Marcus Ewert — the openly gay, cisgender author whose childrens’ book 10,000 Dresses got him nominated for a Lambda Literary award — recently spoke to Vocativ.com about losing his virginity to Beat poet Allen Ginsberg (pictured with Ewert above) and having an eight-year relationship with "the king of postmodern literature" William Burroughs.
The 43-year-old Ewert told Vocativ about his infatuation with the two men and how he bedded them both when he was 17 and 18 years old:
“Allen and Burroughs were still alive and they were both gay, and in their work it was pretty explicit that they liked teenage boys. Allen has all these poems about sleeping with boys in Naropa, which is where I realized I could go to meet them. So, I was like, Perfect, I know what to do. …Allen and Burroughs teach there? You don’t have to tell me twice.”
After hitting on Ginsberg at a party, the two men dined together and then discussed Ewert’s sexual identity. After classes later on, Ewert returned to Ginsburg’s residence:
… Ewert arrived and was led (by Ginsberg) to the upstairs bedroom. Though he’d fooled around with one or two neighborhood kids when he was 12 or 13, it would be his first “adult” time; this underage boy direct from the Bible Belt was about to lose his virginity to a much older Allen Ginsberg. “I was happy to find that I saw him handsome in a certain light,” he says. “I was never super physically attracted to him, but he’s got this Grecian, bearded Poseidon profile, you know? That’s kind of handsome, I think I can go with that.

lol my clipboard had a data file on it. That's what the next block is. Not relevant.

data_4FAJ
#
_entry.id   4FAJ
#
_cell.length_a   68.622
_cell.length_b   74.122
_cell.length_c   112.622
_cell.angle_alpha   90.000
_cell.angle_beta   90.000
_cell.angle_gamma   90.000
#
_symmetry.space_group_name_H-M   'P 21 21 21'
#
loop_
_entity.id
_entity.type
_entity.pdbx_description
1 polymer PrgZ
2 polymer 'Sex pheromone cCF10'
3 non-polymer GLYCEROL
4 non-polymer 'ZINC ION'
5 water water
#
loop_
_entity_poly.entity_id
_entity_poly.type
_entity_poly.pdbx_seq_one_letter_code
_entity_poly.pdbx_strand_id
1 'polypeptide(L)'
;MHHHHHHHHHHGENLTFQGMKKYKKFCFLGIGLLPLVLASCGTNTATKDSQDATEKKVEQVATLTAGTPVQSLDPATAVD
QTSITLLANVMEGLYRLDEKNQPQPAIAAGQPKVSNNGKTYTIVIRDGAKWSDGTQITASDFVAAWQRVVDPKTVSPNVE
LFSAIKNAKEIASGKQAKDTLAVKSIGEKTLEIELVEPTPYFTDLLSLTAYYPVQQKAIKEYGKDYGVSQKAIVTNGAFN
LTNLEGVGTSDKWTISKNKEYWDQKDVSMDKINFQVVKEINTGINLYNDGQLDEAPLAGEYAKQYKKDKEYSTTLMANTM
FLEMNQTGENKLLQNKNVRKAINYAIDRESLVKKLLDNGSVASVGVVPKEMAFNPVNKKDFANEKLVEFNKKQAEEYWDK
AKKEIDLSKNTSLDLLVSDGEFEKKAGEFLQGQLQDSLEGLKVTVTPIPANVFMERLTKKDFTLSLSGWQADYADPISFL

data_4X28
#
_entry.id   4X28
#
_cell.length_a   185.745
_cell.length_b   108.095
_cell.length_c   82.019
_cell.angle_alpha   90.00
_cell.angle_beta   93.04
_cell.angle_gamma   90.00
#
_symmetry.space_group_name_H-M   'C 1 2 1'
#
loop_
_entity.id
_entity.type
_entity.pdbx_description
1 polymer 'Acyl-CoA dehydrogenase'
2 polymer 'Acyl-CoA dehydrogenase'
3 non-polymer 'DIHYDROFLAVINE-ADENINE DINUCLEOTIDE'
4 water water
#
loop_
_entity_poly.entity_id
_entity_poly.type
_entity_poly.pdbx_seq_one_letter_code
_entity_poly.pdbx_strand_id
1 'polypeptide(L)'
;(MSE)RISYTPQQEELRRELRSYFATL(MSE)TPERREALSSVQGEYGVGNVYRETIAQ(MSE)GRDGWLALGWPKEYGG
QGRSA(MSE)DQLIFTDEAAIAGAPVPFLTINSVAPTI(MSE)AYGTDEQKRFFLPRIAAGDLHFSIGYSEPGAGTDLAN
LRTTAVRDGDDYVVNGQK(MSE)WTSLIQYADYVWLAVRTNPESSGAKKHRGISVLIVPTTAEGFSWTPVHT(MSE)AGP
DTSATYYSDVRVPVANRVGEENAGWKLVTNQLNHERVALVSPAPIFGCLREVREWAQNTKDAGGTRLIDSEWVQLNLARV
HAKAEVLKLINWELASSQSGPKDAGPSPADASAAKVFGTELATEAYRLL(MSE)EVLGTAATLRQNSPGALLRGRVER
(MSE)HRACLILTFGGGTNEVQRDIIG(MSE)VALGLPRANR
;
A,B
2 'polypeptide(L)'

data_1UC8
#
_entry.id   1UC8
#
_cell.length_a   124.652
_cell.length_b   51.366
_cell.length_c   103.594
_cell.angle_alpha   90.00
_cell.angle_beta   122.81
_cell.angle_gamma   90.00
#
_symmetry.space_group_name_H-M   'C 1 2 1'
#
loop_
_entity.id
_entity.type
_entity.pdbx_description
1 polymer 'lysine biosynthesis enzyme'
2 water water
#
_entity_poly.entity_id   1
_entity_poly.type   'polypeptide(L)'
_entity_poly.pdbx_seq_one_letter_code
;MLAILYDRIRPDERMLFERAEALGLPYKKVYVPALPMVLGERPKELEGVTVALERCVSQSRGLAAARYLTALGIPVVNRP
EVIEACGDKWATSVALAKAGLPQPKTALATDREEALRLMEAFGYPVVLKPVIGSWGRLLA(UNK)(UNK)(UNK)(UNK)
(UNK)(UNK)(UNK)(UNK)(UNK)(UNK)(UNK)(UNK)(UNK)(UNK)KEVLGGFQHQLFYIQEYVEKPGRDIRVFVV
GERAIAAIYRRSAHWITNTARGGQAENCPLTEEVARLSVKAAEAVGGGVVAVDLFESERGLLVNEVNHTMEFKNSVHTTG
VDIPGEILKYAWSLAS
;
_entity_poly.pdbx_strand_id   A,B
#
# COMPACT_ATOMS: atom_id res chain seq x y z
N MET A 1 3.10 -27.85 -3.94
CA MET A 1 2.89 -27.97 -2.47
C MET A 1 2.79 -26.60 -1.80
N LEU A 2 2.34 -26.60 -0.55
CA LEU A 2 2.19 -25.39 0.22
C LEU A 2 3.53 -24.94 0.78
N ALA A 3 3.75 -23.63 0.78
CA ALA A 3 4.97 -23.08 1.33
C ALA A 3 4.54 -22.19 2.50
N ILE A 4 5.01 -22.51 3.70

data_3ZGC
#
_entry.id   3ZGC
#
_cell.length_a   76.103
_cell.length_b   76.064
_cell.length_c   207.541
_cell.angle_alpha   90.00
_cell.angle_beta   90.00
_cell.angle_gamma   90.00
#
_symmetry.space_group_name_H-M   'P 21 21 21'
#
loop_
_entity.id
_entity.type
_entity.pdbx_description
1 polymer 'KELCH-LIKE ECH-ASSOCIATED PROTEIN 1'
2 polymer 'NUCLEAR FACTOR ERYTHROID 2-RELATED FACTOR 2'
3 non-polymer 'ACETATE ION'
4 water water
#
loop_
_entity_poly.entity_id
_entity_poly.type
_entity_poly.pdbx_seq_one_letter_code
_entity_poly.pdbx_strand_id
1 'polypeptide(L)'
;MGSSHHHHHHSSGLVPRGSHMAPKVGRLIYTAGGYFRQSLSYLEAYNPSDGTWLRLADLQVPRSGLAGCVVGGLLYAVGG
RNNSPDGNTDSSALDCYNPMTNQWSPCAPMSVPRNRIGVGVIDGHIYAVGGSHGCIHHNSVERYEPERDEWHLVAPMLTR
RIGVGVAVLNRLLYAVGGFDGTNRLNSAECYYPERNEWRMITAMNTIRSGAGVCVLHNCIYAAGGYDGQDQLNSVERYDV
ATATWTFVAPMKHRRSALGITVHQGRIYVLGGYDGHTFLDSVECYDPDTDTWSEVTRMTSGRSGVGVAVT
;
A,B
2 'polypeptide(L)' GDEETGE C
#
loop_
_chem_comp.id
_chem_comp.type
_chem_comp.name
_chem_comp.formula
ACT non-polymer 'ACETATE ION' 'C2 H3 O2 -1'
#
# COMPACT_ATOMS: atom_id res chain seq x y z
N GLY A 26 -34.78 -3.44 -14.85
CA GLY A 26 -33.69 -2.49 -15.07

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“Basically he blew me; that was a big part of it. And he was really good at it. He did this thing where he had his hand and his mouth working at the same time, and he’d take time out to explain to me what he was doing….It’s very Allen that he’s always peppering anything he’s saying with little tutorials. But I was totally down for that—it was what I’d signed up for. I wanted the tutorial, I wanted to understand how the f–king world worked. I wanted somebody to help me and mentor me.”
And Ewert didn’t flee, but rather returned the gesture, putting his hand on Burroughs’ knee and giving it a light squeeze. Even through the thick jeans, the poet’s leg felt bony and frail, which only turned Ewert on more. A skinny young thing himself, the idea that somebody found his frame attractive, even someone 57 years his senior, was an aphrodisiac. “It was like hugging my doppelganger, and that totally turned me on,” he says. They found themselves naked on the bed, engaged in what could be described as chaste, fumbling sex. No kissing, but a sweetness despite the absence of overt affection.
“I don’t think there was any oral at all, I think it was just hand jobs and humping. At one point I felt this little splash of fluid against my leg and, you know, he’d cum, and then I probably jerked myself off and came. And then we’re lying in bed in this post-orgasmic peace and after a while he goes, ‘Ah, that was great. That was the first time this has happened in years,’” Ewert recalls. “And I’m super happy because I had enjoyed it. Also, the little calculating, crusty 18-year-old part of me was excited by the fact that he hadn’t had sex in a long time. He’s already 70-whatever, and I’m guessing he’s not going to have a lot of sex besides me going forward—he’s not going to live that much longer. I was like, That’s awesome, I’ll go down in history as the last person to have had sex with William Burroughs. I don’t know if that’s totally true, but it gives you a sense of my mind-set at that time.”
Ewert also famously appeared shirtless on the cover of Deflowered, the second album by queercore band Pansy Division (below). Ewert is currently working on another children's book called Mummy Cat and a sequel to 10,000 Dresses.